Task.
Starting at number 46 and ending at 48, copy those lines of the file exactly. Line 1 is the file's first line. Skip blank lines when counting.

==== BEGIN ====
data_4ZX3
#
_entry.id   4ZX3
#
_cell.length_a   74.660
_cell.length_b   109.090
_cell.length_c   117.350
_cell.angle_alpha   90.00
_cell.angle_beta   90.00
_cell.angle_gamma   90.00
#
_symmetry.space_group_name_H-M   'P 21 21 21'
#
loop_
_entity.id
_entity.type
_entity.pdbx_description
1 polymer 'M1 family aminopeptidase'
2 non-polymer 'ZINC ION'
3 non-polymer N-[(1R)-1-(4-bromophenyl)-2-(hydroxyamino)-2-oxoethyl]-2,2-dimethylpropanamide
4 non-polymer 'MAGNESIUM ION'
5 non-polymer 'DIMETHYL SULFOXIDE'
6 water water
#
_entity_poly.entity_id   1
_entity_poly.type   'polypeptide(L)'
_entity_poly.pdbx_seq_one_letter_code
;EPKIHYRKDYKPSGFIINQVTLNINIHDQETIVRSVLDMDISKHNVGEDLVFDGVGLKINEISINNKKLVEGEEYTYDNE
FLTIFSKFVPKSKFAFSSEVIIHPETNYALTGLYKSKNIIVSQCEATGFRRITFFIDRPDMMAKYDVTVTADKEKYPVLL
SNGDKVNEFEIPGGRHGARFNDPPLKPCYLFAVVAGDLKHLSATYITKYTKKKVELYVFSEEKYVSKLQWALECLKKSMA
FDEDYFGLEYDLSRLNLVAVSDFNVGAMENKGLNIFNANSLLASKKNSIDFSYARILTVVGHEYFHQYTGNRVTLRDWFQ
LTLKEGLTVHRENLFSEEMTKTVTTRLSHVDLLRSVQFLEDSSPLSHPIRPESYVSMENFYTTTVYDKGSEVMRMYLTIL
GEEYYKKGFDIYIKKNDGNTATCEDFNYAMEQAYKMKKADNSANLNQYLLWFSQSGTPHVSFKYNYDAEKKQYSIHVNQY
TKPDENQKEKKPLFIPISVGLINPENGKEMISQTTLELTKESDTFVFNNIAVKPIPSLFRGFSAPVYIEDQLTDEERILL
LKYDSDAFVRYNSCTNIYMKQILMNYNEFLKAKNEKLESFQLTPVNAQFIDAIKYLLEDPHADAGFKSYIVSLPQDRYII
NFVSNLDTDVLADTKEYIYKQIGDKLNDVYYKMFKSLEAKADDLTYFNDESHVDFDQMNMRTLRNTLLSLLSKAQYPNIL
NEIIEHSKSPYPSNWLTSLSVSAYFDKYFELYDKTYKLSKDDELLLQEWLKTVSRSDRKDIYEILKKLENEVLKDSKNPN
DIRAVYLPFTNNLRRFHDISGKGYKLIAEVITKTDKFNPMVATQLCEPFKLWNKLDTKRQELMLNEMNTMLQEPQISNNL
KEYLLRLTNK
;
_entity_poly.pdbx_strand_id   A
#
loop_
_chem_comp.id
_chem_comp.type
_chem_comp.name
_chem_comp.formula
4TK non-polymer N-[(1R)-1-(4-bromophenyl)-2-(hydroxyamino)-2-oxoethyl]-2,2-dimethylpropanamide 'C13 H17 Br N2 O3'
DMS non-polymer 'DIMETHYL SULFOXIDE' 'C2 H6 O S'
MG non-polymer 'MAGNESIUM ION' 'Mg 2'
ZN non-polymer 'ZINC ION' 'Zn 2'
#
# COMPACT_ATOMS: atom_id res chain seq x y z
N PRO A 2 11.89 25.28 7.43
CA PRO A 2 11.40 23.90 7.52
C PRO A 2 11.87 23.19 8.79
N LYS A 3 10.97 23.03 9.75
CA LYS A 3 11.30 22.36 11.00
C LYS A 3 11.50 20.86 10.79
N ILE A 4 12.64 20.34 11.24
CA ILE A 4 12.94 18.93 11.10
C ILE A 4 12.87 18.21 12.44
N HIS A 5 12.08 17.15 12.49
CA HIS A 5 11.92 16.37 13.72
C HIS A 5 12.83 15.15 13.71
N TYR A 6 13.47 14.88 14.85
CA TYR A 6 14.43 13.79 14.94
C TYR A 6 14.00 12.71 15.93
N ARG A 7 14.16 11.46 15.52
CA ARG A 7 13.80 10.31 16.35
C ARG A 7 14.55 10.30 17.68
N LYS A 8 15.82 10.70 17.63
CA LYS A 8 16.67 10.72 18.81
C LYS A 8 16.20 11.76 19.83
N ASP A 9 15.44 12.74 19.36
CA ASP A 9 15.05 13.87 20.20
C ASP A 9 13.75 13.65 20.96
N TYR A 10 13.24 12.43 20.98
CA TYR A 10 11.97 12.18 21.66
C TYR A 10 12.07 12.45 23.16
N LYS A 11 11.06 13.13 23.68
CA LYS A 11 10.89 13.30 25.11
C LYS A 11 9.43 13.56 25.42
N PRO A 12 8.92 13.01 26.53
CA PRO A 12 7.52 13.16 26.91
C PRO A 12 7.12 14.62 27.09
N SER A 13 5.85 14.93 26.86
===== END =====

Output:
_chem_comp.name
_chem_comp.formula
4TK non-polymer N-[(1R)-1-(4-bromophenyl)-2-(hydroxyamino)-2-oxoethyl]-2,2-dimethylpropanamide 'C13 H17 Br N2 O3'